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You could almost hear the collective sigh of relief from the frontbench as the flagship European Union (Withdrawal) Bill, mission-critical to the Government’s legislative agenda, passed third reading by 324 votes to 295 on Wednesday night.

That’s a majority of 29, much larger than the Government’s nominal hold over Parliament, and means the bill now heads to the upper house. Despite predictable opposition from the bulk of Labour MPs, a major Government defeat was never realistically in the frame.

Former Education Secretary Justine Greening warned that Brexit would not be sustainable if it doesn’t work for younger people, while arch-remainer Ken Clarke called for frictionless economic borders with Europe to ensure future generations are not disadvantaged. Numerous amendments were debated by MPs, including an unsuccessful effort by Labour to enshrine the European Charter of Fundamental Rights in UK law post-Brexit.

Peers will certainly seek to alter the bill where MPs failed, potentially leading to a tense game of parliamentary ping-pong before Royal Assent. Expect a flurry of legislative footwork as politicians of all stripes work to avoid a “no deal” outcome and ensure Parliament has a vote on the final terms of the Brexit deal.

However, despite a pro-remain majority amongst the Lords, it seems hugely unlikely that they would torpedo the bill, and the Government can be reasonably confident that MPs won’t seek to cancel the referendum result. Ultimately, that prevents the bill from being too heavily amended.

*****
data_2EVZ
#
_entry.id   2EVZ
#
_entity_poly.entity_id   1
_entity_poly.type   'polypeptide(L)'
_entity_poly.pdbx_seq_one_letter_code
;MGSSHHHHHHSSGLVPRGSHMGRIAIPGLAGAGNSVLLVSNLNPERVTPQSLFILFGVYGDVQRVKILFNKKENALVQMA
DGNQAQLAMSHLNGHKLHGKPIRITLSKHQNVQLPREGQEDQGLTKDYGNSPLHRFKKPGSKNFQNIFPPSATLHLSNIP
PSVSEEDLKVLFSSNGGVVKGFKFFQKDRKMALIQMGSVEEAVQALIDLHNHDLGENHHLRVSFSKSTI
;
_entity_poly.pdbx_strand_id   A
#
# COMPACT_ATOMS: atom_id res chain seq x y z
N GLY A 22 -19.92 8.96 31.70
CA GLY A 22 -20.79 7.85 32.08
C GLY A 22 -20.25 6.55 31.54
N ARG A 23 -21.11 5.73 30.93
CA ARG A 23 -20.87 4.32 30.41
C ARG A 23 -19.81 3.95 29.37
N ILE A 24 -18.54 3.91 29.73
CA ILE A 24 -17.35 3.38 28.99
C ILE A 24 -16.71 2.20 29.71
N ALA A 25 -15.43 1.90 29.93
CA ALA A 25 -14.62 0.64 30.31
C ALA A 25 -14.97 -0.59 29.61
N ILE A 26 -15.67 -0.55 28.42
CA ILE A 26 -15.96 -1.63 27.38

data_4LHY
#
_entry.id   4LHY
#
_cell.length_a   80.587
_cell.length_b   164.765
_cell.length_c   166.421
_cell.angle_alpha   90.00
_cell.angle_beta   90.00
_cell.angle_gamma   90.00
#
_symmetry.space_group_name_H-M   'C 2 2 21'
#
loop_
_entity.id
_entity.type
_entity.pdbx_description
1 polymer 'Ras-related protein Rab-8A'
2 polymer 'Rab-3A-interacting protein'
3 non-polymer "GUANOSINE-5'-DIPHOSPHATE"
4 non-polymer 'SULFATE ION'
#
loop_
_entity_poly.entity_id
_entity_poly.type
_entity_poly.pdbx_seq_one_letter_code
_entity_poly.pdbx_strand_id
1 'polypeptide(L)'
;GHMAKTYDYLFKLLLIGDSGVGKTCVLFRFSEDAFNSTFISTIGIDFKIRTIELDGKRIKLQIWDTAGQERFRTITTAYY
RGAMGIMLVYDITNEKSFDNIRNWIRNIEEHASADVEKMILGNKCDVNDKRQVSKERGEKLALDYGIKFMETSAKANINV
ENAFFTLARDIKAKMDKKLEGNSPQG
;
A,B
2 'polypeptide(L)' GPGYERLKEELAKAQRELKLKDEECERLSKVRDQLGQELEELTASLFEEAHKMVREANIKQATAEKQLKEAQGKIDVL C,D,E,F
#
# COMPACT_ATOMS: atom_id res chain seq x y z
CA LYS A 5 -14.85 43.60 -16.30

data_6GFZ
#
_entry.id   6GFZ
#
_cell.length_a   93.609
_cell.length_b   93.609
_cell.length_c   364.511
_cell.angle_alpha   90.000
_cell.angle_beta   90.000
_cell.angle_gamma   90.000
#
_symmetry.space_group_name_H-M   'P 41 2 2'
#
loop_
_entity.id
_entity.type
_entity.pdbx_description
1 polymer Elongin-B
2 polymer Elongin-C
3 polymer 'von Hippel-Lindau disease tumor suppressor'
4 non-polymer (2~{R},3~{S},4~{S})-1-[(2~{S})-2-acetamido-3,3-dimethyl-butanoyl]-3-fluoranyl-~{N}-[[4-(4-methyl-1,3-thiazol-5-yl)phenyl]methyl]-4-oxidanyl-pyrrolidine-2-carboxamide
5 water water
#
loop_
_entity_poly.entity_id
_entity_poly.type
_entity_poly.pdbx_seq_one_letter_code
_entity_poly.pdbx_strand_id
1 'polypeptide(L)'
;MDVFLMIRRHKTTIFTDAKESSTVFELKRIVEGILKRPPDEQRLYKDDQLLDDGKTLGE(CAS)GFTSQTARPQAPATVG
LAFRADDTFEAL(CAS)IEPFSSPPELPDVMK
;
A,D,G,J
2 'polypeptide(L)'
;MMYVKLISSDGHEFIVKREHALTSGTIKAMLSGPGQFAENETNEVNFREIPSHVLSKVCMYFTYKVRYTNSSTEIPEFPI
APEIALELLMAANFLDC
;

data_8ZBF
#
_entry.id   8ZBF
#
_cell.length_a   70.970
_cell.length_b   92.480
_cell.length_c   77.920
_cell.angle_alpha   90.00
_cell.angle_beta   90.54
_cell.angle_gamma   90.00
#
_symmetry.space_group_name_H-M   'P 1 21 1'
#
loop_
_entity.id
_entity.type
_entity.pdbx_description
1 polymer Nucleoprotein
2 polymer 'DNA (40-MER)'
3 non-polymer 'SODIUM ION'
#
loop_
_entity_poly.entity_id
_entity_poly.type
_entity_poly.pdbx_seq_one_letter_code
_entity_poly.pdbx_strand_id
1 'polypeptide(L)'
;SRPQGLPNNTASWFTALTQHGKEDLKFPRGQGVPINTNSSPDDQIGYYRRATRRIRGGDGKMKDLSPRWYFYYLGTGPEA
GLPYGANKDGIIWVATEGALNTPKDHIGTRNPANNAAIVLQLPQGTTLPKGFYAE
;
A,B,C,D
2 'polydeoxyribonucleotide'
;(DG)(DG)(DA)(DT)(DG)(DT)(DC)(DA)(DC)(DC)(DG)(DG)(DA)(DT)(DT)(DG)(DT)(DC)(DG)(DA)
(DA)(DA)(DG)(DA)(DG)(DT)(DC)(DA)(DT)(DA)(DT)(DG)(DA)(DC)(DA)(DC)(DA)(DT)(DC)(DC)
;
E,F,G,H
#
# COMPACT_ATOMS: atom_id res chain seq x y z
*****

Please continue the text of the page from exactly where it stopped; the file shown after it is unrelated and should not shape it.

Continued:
Elsewhere in Parliament, the weekend’s major news story made the jump to a thorny political issue as Westminster absorbed the consequences of Carillion’s demise. With the collapse of the firm threatening tens of thousands of jobs and posing a risk to a myriad of supply chain companies, Labour Leader Jeremy Corbyn called the news a “watershed moment” and slammed ministers for “negligence” over the issue.

Carillion’s fall gives Labour an opportunity to make political headway on the long-running debate about how public services are delivered – and where private companies fit in. Jeremy Corbyn branded the current system a “costly outsourcing racket” this week.

Despite an assured performance at Prime Minister’s Questions, Corbyn failed to land a knockout blow. In the longer-term, however, Westminster will need to grapple with how to finance critical projects like hospitals, roads and schools. Public services are an area where Labour could outfox the Tories if it plays its cards right.

The public vs private debate plays out very differently in the energy sector, with the revelation this week that the UK and Japanese governments are actively considering new methods of financing a new nuclear plant at Wylfa Newydd. After the drawn out agony of the Hinkley Point C deal, ministers will be wary of further burdening the public purse, but there is clearly a recognition at the top of Government that new nuclear needs at least some form of state backing.

Thinking will have been crystallised by Wednesday’s warning that the Clean Growth Strategy doesn’t go far enough to hit Britain’s legally binding climate action targets. This is tricky because the Government’s vision for the future energy mix leans heavily on a new wave of nuclear power stations. But with ministers reluctant to commit public money to financing directly these massive infrastructure projects, there are real questions over how and when they can be delivered. This question needs addressing urgently, so expect some form of policy announcement on new nuclear in the coming weeks.